Before Mars follows quite closely the second book in the series, the two tales intertwine at points but I don’t think you will need to have read that to read this. I recommend that you do read that though, and the first one as they are both brilliant and will add a lot to the backstory of this one. Like I said though, no specific need to, if you think this sounds like one you really want to read then you won’t have much of an issue if you start here.

I all around enjoyed this one, I sped through it in a few days and I’ve already started on After Atlas, the next book in the series. I highly recommend this series if you like sci-fi.

Before Mars
Planetfall
Emma Newman
Sci-Fi
April 17th 2018
Kindle
352

New Suns: Original Speculative Fiction by People of Color by Nisi Shawl, Rebecca Roanhorse

New Suns Cover

Anthology of contemporary stories by emerging and seasoned writers of many races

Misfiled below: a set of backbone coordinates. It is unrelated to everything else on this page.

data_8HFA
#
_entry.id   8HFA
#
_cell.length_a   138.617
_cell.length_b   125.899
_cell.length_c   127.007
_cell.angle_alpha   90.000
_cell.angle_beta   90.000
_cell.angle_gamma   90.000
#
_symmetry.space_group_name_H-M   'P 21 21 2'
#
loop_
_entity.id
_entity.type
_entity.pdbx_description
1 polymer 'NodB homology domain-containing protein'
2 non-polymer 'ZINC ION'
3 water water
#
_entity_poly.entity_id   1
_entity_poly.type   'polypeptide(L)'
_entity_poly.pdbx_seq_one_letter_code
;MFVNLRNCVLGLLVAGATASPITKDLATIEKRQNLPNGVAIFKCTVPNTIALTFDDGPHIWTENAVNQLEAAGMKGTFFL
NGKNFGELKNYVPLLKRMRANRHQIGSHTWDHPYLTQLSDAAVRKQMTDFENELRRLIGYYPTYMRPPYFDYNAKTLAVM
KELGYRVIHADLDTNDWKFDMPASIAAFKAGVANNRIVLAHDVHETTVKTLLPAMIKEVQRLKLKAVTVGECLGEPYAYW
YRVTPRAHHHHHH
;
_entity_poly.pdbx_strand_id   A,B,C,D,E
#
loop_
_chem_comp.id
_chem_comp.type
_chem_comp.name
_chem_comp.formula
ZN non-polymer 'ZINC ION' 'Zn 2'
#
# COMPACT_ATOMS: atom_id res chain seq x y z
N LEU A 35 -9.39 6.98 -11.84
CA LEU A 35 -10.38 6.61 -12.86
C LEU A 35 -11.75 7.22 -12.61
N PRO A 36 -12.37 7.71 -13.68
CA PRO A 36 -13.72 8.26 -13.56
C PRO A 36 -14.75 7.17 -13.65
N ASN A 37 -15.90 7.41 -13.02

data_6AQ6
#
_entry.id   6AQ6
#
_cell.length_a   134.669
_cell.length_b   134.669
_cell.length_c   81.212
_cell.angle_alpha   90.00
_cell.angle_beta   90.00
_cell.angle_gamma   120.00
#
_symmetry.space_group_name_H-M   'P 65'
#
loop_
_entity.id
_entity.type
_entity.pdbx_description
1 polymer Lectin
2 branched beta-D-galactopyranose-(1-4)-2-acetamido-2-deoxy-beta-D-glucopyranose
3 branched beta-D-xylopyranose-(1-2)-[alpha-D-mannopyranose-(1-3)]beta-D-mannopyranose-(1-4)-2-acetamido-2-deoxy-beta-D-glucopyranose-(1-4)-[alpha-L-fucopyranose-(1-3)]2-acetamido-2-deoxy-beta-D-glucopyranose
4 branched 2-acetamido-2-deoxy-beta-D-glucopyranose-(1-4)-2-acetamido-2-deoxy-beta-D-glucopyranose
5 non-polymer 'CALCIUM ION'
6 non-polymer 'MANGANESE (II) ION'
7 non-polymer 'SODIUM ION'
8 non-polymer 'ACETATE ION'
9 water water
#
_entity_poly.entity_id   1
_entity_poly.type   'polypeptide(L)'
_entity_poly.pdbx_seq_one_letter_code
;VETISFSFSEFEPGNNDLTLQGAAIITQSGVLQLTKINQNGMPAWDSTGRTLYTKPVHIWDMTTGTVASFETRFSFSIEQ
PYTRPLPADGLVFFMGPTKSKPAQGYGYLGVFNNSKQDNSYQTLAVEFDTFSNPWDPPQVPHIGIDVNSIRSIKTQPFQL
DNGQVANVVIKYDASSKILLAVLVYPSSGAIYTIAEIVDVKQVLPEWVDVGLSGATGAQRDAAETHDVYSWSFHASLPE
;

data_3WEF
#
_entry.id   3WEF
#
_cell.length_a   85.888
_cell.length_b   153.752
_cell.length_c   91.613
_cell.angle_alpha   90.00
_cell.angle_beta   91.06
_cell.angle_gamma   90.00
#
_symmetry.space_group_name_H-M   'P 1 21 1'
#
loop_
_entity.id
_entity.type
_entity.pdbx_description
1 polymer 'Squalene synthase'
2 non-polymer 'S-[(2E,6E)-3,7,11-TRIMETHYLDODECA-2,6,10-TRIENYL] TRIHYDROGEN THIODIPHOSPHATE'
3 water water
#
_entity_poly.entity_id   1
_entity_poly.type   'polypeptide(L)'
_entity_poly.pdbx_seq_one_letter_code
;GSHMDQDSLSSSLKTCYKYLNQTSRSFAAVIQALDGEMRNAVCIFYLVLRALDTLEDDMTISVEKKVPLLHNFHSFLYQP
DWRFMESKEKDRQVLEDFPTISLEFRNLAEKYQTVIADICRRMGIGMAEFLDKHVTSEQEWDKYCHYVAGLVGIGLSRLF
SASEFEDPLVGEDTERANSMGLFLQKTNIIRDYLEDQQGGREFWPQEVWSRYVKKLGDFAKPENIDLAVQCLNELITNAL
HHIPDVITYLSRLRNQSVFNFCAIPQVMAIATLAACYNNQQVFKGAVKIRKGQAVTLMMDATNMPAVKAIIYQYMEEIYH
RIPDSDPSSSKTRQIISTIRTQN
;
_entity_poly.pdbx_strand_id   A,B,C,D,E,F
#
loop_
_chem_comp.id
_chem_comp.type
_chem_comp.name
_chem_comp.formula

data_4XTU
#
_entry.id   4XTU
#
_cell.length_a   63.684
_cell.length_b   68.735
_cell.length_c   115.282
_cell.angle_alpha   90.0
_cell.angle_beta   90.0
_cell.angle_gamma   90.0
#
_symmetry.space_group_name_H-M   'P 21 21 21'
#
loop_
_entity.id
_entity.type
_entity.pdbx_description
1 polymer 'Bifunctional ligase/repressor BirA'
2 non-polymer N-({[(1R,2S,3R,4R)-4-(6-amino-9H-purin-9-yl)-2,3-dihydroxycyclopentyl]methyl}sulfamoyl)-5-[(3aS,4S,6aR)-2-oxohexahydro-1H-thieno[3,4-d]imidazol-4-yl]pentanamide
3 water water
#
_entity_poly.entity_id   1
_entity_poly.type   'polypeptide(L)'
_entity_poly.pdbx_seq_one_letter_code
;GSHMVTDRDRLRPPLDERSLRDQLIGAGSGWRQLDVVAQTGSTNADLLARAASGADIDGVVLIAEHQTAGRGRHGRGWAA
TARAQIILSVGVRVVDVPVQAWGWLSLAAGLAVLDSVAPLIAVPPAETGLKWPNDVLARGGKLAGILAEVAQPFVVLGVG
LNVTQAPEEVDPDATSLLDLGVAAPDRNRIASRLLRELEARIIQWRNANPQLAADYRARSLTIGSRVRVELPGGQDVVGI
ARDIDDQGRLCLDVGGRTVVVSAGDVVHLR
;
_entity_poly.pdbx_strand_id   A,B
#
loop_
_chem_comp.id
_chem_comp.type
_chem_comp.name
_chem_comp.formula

There’s nothing new under the sun, but there are new suns,” proclaimed Octavia E Butler.

New Suns: Original Speculative Fiction by People of Color showcases emerging and seasoned writers of many races telling stories filled with shocking delights, powerful visions of the familiar made strange. Between this book’s covers burn tales of science fiction, fantasy, horror, and their indefinable overlappings. These are authors aware of our many possible pasts and futures, authors freed of stereotypes and clichés, ready to dazzle you with their daring genius.

Unexpected brilliance shines forth from every page.

Including stories by Indrapramit Das, E Lily Yu, Rebecca Roanhorse, Anil Menon, Jaymee Goh and many others. Introduction by Levar Burton.

My Thoughts

New Suns: Original Speculative Fiction by People of ColorNew Suns: Original Speculative Fiction by People of Color by Nisi Shawl
My rating: 4 of 5 stars

News Suns is a book of collected short speculative fiction stories by people of colour. It’s quite an open description and so the stories here are varied in style, linking them is that they all have elements of something unusual, something not quite of this world.